Burnett, Frances Hodgson
- W. Farrell O’Gorman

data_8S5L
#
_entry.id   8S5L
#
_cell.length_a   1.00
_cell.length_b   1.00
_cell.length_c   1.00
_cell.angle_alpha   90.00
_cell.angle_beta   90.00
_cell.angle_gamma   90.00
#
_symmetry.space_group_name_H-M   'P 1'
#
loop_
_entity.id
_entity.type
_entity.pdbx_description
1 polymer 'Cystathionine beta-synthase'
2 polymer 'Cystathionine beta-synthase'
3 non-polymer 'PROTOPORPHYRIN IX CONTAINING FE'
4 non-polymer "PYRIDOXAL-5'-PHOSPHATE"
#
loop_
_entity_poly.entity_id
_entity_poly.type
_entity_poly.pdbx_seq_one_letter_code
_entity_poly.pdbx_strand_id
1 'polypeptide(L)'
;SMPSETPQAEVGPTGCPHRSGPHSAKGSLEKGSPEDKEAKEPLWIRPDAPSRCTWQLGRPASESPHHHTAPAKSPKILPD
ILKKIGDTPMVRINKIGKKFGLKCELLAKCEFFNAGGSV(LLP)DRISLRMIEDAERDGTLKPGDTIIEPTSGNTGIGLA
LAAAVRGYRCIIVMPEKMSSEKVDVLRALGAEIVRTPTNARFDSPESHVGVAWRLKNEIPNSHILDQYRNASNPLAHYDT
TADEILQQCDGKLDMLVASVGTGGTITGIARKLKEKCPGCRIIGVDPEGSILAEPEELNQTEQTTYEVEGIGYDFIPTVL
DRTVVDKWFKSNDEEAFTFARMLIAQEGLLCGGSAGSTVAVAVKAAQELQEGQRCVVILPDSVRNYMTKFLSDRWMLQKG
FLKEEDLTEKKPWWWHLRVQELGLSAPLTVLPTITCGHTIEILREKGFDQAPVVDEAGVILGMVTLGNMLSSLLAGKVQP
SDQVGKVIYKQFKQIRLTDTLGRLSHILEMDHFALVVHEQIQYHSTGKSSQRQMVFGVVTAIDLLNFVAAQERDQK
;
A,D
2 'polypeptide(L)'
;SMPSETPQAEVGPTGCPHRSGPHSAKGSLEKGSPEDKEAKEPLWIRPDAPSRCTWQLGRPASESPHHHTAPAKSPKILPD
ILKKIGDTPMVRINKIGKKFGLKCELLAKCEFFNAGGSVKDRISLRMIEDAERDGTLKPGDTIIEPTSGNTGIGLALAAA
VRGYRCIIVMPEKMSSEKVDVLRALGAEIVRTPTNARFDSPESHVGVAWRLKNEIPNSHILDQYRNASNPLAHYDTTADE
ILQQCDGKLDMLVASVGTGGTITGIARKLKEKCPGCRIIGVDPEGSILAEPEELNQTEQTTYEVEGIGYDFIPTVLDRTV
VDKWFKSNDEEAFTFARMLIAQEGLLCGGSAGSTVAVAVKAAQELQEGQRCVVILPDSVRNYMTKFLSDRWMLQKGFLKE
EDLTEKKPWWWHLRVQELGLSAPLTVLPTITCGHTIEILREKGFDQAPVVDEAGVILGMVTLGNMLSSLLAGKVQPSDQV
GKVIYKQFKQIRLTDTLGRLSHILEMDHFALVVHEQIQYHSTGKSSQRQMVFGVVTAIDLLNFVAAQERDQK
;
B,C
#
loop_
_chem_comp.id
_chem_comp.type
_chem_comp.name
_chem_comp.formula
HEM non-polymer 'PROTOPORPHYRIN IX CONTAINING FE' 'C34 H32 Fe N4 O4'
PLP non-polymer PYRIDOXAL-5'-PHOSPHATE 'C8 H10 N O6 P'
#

Burnett, Frances Hodgson (24 November 1849–29 October 1924), author and playwright, was born Frances Eliza Hodgson at Cheetham Hill, Manchester, England, the daughter of Edwin Hodgson, a shopkeeper and silversmith, and Eliza Boond. After her father’s death in 1853, her mother attempted to maintain both his small business and the comfortable middle-class position that the family held, but she finally failed. Frances and her four siblings—she was the third child and first daughter—were soon moved, first to the home of relatives in Seedley Grove and then, in 1855, to Islington Square, a shabbily genteel address deep in industrial Manchester and surrounded on every side by the hovels of impoverished mill workers. Here, where smut rained down from mill smokestacks and pigs rooted in the garbage that lay piled in the streets outside their square, Frances’s mother lived in fear of her children’s infection not only by the physical diseases of the poor but also by their manner of speech. Some protection against the latter threat was offered by the local dame school, which provided Frances with her only formal education. Finally, however, the school neither quashed her fascination with dialects—which would emerge in her later fiction—nor satisfied her intellectual curiosity. In the slums of Manchester she became the autodidact she would remain, one with a self-sustaining imagination and a marked interest in storytelling....